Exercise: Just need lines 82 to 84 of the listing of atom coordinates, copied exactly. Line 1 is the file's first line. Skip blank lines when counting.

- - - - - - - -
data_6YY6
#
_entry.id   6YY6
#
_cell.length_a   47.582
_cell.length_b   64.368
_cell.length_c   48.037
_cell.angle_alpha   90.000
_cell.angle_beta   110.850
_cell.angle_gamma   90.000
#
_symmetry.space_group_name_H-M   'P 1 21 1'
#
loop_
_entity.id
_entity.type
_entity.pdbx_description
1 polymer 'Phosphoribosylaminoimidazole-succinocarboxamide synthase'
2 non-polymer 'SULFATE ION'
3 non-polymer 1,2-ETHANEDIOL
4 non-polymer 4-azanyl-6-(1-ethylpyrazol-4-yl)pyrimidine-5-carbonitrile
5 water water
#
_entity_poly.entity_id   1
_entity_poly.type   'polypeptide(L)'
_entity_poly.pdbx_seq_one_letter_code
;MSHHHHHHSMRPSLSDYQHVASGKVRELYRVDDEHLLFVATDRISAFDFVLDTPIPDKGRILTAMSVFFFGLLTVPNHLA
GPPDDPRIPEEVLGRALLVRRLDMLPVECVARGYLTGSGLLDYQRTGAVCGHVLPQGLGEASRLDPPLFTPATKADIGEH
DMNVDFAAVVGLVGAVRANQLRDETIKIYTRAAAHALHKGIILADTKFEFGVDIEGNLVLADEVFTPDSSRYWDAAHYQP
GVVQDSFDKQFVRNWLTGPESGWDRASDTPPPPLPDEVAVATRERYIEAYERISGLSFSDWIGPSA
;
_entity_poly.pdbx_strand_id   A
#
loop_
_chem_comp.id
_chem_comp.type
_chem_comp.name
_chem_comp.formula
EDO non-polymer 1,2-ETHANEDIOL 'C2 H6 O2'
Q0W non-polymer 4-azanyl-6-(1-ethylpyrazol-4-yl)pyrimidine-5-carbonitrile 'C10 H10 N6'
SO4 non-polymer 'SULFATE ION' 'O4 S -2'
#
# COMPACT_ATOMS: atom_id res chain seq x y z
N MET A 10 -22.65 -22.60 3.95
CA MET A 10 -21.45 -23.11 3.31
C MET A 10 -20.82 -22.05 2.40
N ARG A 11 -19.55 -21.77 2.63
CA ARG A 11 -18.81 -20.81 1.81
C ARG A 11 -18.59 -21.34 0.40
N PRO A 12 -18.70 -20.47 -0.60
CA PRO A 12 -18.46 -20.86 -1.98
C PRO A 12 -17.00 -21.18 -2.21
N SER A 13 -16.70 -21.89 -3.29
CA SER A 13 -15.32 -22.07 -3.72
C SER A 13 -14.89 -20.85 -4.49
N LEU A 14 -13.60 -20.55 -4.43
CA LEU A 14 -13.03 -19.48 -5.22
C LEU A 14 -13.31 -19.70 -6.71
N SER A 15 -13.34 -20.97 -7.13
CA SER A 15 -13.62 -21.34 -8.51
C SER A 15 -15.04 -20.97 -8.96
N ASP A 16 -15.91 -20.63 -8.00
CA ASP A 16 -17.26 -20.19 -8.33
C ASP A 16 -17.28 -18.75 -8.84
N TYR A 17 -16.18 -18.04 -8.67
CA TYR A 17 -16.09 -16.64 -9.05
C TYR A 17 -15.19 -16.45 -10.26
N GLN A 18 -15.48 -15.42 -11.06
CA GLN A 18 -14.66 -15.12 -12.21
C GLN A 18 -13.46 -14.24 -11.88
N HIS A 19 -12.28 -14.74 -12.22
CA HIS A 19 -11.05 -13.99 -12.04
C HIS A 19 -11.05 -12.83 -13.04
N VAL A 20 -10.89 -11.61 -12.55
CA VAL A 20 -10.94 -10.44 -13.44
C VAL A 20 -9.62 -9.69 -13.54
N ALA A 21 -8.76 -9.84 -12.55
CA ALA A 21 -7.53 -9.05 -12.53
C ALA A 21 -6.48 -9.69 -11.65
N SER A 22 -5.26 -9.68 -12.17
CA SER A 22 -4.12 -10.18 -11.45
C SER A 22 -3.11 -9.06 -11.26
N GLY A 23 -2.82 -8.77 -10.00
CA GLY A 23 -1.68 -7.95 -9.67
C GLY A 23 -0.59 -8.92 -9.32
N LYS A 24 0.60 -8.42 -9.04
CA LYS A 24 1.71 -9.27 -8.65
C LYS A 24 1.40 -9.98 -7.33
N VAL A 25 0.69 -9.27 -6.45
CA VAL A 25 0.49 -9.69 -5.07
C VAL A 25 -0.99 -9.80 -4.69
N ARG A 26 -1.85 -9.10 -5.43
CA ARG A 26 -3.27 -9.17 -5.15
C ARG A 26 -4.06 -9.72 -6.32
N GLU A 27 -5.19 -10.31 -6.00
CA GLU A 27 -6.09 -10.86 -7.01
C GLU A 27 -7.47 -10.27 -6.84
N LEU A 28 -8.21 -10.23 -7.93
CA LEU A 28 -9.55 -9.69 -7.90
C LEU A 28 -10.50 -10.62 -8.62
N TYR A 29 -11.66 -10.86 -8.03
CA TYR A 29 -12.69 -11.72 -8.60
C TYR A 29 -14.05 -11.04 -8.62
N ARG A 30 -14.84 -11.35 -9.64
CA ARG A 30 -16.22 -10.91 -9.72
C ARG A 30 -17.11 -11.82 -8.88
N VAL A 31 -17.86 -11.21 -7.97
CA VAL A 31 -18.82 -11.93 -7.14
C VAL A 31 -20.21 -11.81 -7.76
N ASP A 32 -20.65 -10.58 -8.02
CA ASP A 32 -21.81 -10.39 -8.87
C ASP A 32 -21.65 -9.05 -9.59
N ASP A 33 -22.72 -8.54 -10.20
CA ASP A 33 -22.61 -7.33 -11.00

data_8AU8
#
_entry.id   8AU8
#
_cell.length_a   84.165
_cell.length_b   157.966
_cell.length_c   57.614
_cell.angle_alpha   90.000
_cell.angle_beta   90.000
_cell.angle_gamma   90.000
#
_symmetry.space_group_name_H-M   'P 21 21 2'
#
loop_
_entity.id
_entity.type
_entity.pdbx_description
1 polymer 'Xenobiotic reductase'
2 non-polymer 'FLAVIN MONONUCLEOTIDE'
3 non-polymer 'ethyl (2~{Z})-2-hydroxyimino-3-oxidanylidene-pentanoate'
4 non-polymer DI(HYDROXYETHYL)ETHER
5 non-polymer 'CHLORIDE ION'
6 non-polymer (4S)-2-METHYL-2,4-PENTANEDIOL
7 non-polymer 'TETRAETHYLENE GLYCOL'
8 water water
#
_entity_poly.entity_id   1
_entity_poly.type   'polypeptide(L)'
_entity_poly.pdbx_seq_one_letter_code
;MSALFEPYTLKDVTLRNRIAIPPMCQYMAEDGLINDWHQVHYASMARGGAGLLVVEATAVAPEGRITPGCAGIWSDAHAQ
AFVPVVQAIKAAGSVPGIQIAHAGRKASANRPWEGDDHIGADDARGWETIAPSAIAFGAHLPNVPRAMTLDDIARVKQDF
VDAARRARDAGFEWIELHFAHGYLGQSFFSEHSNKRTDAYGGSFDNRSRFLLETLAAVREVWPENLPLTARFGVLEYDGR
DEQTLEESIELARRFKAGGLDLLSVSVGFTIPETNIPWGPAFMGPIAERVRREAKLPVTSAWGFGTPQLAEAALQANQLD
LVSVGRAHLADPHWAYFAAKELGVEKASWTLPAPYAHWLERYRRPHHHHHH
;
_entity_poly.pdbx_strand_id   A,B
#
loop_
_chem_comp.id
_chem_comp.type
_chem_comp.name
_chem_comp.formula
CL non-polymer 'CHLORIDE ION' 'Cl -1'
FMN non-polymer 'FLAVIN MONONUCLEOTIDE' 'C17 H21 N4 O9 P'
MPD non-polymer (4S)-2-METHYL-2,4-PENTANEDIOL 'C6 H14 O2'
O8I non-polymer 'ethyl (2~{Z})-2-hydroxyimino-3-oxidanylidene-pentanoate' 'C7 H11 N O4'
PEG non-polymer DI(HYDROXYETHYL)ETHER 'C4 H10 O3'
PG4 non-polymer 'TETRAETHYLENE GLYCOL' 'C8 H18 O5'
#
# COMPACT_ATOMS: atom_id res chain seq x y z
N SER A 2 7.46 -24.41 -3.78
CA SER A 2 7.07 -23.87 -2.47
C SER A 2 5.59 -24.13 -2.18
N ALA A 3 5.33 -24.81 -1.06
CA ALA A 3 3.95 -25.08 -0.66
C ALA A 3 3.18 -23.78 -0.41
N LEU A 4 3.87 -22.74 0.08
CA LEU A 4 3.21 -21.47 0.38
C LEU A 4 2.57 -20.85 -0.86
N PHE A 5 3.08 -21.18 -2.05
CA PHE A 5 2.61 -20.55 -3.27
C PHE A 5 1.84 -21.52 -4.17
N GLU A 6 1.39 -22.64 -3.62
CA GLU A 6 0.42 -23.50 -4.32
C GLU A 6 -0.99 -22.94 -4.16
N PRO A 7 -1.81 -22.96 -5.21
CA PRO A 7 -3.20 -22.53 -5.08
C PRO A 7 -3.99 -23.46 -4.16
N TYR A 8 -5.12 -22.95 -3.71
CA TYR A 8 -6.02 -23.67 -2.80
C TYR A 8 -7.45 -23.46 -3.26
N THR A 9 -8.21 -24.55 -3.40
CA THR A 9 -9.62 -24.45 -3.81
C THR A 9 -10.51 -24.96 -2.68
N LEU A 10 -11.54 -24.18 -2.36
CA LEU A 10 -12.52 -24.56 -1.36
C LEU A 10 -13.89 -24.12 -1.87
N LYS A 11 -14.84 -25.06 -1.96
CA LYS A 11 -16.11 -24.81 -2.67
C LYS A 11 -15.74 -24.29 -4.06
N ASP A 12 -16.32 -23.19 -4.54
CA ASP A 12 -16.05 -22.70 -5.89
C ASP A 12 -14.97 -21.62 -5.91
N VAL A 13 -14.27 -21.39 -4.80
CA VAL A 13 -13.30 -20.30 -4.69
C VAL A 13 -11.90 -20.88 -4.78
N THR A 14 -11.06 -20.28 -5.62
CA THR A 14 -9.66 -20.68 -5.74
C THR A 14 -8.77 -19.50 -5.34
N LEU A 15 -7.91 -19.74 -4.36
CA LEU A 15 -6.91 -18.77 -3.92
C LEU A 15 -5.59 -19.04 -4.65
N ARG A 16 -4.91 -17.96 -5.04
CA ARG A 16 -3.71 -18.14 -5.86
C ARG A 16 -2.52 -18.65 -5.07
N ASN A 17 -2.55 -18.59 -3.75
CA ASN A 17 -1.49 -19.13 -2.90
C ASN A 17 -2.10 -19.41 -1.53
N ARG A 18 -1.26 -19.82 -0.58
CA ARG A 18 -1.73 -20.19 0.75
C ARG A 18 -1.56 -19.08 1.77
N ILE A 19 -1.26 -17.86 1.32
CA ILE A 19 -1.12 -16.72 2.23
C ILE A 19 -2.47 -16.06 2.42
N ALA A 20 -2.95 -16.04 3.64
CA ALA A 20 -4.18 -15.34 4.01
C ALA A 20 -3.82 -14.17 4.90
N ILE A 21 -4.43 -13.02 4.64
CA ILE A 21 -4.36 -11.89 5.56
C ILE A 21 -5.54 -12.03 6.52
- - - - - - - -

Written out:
C SER A 22 -3.11 -9.06 -11.26
N GLY A 23 -2.82 -8.77 -10.00
CA GLY A 23 -1.68 -7.95 -9.67